International aid cuts create health crisis in northwestern Syria
Many hospitals have been forced to shut down due to shortages in essential medicines
By News Desk - May 05 2022

(Photo credit: Amnesty International)

According to a report from Amnesty International released on 5 May, the drop in international aid to northwestern Syria has created a severe health crisis, with medical facilities struggling to cope with a scarcity of resources.

“This past year’s massive funding drop has immediately translated into the closure of hospitals and vital services, and has left millions of Syrians – who have already suffered conflict and violence – struggling to access medication and other essential health care,” said Deputy Regional Director for the Middle East and North Africa at Amnesty International, Lynn Maalouf.

“International donors meeting in Brussels next week should prioritize ensuring adequate funding for health and other essential services as millions of people face the appalling prospect of being denied access to health care amid a worsening crisis,” Maalouf added.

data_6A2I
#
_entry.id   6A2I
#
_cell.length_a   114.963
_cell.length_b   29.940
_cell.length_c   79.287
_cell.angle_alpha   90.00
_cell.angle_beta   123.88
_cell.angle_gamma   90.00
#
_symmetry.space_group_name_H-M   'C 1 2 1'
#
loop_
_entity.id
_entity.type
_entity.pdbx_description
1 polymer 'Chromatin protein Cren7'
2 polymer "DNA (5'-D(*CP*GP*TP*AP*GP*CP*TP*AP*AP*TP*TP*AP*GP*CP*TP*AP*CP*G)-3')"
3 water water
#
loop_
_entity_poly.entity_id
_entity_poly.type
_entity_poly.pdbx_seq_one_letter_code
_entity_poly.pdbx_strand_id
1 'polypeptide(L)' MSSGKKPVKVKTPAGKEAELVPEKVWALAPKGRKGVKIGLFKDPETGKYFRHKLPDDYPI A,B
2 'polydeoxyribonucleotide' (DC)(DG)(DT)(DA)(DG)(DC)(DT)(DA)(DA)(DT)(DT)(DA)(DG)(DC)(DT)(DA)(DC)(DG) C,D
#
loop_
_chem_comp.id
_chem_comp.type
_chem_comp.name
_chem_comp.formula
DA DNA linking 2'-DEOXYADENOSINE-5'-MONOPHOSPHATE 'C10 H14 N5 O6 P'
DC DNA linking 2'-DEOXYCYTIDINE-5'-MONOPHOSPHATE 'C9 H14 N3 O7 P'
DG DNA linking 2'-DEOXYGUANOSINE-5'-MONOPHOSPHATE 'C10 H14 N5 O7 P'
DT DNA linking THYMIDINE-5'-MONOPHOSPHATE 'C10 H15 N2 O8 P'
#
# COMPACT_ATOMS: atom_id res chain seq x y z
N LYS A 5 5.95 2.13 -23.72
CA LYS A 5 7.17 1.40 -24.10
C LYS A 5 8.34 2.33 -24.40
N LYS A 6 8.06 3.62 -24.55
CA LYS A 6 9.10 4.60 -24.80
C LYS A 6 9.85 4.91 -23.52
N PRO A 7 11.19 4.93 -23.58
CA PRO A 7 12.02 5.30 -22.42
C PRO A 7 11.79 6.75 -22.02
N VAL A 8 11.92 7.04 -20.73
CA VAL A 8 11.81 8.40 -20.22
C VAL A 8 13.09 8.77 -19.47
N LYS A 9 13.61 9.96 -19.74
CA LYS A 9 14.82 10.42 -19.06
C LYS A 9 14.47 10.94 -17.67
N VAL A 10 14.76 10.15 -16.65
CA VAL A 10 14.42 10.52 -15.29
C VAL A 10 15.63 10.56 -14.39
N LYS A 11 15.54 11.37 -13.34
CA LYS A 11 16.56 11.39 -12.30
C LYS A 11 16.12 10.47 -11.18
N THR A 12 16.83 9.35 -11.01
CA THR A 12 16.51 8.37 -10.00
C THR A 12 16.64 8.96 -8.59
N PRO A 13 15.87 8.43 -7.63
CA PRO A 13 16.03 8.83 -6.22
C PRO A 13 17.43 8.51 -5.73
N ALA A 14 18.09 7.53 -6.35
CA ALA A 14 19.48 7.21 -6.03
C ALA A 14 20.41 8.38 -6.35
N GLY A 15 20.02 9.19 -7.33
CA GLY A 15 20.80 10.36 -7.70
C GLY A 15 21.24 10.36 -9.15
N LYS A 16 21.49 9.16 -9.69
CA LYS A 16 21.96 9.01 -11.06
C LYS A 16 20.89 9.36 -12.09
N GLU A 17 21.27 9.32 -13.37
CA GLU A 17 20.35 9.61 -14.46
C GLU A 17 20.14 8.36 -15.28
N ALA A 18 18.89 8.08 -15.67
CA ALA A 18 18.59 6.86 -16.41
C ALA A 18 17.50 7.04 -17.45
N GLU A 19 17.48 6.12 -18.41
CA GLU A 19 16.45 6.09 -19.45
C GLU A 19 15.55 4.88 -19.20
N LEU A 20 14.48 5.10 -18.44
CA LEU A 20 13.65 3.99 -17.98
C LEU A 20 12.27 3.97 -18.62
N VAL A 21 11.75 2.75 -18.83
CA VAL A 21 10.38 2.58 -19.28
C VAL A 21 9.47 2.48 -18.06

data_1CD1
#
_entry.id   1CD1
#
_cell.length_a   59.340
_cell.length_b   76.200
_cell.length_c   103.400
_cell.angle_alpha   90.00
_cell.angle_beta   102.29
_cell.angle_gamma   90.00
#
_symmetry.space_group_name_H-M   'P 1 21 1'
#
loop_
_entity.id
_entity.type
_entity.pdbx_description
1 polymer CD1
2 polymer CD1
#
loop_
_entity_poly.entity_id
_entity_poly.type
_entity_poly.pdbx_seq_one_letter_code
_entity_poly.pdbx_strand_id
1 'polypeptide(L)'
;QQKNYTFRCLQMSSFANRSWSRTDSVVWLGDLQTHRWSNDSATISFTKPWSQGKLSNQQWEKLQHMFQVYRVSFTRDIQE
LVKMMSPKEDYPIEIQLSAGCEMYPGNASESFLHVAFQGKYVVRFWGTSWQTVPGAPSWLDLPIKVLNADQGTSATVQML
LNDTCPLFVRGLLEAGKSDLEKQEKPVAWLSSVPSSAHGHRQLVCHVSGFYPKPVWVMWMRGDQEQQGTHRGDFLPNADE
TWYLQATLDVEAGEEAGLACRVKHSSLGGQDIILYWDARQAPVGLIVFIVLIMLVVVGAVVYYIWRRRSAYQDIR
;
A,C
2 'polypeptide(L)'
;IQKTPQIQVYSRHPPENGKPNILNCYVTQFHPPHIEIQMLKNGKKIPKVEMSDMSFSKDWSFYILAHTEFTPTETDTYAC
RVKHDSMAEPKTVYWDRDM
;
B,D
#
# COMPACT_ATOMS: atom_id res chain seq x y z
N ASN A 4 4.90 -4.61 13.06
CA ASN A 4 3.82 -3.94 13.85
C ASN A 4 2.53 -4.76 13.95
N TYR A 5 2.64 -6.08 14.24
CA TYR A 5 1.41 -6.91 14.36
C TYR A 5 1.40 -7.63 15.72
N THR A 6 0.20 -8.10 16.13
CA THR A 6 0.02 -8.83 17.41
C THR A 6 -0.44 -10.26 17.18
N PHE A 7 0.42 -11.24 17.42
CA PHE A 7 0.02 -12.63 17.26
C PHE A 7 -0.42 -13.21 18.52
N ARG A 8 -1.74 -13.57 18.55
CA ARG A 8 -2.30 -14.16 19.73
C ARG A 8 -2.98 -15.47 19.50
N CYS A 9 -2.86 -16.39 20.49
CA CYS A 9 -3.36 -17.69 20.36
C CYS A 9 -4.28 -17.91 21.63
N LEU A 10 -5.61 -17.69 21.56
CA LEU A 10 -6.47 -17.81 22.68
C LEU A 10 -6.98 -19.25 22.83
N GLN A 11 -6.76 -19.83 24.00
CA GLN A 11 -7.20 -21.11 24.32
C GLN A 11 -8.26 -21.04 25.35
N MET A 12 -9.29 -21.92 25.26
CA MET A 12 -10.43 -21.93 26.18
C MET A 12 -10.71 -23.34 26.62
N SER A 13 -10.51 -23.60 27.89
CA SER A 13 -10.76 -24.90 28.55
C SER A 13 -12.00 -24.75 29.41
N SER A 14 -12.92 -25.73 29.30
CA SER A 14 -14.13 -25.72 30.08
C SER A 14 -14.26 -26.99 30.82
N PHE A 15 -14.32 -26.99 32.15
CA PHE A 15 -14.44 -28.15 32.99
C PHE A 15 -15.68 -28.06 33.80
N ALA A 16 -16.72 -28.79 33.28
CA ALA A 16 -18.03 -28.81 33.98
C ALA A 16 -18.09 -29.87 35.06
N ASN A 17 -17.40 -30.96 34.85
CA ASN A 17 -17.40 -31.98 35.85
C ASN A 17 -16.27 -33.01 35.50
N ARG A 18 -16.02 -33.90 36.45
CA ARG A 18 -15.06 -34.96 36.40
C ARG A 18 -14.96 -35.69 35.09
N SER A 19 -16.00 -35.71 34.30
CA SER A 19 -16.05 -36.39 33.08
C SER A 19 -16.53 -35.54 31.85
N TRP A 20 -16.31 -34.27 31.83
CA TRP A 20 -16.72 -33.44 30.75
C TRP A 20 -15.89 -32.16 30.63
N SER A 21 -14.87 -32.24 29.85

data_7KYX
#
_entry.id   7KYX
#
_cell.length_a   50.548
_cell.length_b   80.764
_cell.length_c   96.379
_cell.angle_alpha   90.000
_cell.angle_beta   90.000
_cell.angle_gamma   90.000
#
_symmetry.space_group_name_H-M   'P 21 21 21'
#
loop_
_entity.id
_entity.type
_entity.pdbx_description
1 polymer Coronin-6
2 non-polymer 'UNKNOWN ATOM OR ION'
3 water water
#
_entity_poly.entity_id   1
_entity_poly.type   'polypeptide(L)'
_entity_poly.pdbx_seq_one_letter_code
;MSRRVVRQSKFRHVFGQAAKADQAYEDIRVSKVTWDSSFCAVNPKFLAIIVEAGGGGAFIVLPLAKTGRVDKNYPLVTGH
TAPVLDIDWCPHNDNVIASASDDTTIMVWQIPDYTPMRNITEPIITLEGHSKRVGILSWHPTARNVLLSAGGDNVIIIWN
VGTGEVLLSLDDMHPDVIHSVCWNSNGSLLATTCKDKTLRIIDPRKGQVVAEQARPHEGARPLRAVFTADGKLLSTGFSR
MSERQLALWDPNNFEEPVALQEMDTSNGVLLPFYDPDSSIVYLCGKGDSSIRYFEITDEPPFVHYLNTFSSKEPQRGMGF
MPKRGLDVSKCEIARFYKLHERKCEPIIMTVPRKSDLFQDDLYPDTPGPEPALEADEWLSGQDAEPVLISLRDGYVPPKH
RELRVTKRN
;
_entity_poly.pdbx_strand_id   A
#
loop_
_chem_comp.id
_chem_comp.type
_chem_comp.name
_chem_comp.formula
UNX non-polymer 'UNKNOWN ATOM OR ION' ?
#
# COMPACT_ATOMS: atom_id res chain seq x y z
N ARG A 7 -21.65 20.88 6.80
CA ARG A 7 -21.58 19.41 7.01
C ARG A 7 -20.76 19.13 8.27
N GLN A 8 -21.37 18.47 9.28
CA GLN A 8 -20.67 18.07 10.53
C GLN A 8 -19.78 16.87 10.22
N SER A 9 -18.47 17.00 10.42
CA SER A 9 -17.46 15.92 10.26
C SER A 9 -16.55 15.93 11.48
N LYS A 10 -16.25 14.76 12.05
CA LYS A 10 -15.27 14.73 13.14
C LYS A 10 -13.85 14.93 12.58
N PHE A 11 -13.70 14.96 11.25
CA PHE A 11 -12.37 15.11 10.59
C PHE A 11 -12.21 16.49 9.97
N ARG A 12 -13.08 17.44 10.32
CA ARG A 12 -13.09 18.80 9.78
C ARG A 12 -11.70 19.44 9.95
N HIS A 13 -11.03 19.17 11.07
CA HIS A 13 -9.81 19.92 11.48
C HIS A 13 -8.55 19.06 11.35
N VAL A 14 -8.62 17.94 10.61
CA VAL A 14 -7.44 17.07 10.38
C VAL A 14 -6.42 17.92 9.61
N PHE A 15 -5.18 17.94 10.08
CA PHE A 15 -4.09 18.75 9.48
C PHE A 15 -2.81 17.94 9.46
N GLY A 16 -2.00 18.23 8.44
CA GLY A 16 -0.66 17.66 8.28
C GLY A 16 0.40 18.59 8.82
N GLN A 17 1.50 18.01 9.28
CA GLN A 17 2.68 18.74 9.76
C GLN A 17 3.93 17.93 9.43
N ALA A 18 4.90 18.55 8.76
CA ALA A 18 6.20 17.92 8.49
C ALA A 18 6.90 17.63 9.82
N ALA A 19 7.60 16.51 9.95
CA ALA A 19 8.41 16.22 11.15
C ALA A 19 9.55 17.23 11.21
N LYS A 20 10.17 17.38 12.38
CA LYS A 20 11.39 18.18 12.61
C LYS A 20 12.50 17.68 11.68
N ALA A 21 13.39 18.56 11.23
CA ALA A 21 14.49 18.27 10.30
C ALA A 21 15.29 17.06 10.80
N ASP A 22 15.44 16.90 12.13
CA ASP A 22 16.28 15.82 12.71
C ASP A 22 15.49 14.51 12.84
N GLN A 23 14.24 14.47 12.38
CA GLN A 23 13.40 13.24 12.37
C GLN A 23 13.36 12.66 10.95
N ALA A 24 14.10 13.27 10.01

The UN Office for the Coordination of Humanitarian Affairs (OCHA) has revealed that, since December of last year, only 25 percent of the funding needed to maintain Syria’s health sector has been secure, as opposed to the 67 percent in July of 2021.

Hospitals have been scaling back services considerably due to shortages of essential medicines, while many others have been forced to shut down.

“Donors have the power to correct this devastating situation. Their decisions have had a direct impact on access to healthcare that people desperately need. What is happening in northwest Syria right now is a horrific humanitarian crisis,” Maalouf said.

The humanitarian crisis in northwest Syria is also likely to have been exacerbated by Turkish and US-backed Takfiri armed groups, who have been known over the course of the war in Syria to hoard aid for their own benefit.

Damascus has accused these groups of stealing aid for the purpose of starving certain areas and blaming it on the government.

According to an exclusive report by Sputnik Arabic from January, the leaders of the armed  group, Hayat Tahrir al-Sham (HTS), have enriched themselves by misappropriating international aid meant to help with the humanitarian crisis in Syria’s rebel-controlled northern region, where the extreme poverty rate stands at 97 percent.

Citing sources close to the matter, the report indicates that as soon as international aid is brought in from Turkey, those in charge of distributing it to families in need instead seize the aid, collecting it in warehouses controlled by HTS.

The stolen humanitarian aid later reappears on the black market, and is sold for exorbitant prices.

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